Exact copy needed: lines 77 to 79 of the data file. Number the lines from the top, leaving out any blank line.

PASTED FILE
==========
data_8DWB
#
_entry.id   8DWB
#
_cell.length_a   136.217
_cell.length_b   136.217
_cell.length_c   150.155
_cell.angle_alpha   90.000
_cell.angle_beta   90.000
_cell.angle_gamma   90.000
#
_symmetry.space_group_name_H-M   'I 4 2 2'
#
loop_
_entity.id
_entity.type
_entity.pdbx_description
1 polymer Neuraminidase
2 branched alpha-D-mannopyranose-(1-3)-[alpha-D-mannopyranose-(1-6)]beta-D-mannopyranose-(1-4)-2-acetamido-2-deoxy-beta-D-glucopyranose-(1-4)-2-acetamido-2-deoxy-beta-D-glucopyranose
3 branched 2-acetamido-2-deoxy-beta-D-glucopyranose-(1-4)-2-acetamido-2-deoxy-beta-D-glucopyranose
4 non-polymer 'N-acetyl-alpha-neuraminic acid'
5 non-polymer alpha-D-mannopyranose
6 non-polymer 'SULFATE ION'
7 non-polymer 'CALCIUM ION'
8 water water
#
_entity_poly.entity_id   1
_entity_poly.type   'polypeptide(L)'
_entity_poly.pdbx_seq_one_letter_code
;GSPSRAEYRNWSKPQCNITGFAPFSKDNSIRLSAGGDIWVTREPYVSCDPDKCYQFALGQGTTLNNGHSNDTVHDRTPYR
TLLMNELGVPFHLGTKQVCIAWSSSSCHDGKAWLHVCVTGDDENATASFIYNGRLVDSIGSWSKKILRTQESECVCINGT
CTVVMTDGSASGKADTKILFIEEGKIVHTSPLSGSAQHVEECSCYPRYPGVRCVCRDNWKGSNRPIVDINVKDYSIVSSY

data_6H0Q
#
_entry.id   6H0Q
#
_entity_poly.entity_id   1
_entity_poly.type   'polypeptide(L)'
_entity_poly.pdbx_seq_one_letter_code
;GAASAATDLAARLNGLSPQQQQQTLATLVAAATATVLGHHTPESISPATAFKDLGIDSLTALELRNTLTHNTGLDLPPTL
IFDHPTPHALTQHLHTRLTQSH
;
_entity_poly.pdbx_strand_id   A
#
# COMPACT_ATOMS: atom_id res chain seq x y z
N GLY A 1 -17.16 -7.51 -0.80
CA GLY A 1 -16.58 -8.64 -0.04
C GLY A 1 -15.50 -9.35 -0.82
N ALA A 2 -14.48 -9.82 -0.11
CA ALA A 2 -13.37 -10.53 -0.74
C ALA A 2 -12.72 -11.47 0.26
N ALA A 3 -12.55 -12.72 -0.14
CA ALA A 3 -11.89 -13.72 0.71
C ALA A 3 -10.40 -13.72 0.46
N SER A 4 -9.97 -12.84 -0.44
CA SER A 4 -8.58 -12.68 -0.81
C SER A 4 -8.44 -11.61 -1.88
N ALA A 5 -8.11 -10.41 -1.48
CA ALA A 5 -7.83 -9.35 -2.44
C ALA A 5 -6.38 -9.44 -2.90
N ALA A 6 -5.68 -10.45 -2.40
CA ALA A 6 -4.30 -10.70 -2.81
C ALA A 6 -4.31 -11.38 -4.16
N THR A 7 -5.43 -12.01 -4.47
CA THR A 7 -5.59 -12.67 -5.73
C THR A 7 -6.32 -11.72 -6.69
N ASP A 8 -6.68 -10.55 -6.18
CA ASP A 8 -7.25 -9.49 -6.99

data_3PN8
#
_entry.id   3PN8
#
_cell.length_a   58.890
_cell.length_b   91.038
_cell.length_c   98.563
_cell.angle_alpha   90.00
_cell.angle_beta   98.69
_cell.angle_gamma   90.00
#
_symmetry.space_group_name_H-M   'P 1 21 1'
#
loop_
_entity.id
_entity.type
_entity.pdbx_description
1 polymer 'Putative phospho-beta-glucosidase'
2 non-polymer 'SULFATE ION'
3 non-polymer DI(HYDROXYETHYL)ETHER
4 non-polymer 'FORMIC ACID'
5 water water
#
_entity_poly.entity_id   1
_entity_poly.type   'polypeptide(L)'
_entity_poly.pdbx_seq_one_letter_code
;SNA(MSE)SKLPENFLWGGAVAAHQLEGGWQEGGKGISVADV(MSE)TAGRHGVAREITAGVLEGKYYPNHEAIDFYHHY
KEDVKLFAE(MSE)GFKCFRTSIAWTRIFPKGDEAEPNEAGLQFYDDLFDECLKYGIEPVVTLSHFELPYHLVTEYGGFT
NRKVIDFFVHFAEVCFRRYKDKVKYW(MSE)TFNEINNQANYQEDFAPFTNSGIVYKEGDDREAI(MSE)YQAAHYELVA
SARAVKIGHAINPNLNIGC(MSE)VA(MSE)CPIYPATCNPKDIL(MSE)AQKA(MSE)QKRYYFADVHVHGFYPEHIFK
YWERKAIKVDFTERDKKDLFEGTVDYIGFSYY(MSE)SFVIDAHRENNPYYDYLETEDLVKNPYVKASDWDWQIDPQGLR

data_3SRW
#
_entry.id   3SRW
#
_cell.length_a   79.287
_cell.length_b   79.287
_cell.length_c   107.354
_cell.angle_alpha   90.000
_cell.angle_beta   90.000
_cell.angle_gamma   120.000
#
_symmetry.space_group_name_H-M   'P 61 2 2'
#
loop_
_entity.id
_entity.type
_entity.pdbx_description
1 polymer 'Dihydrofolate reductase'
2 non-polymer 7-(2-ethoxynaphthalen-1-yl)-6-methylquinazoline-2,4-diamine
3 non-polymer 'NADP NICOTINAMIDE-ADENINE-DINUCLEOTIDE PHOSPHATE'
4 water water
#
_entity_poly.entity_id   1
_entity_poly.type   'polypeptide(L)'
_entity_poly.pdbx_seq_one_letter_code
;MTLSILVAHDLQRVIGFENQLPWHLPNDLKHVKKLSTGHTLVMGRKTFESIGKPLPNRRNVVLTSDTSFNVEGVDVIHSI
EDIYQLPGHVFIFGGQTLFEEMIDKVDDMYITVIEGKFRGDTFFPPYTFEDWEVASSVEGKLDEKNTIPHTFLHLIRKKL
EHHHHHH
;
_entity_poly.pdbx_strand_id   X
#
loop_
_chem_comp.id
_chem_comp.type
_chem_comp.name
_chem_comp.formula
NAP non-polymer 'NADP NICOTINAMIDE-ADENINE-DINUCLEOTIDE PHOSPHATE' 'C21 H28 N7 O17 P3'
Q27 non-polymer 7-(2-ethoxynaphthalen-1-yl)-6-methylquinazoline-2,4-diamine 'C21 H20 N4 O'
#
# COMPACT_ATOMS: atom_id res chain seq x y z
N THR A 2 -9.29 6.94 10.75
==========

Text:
_cell.angle_beta   98.69
_cell.angle_gamma   90.00
#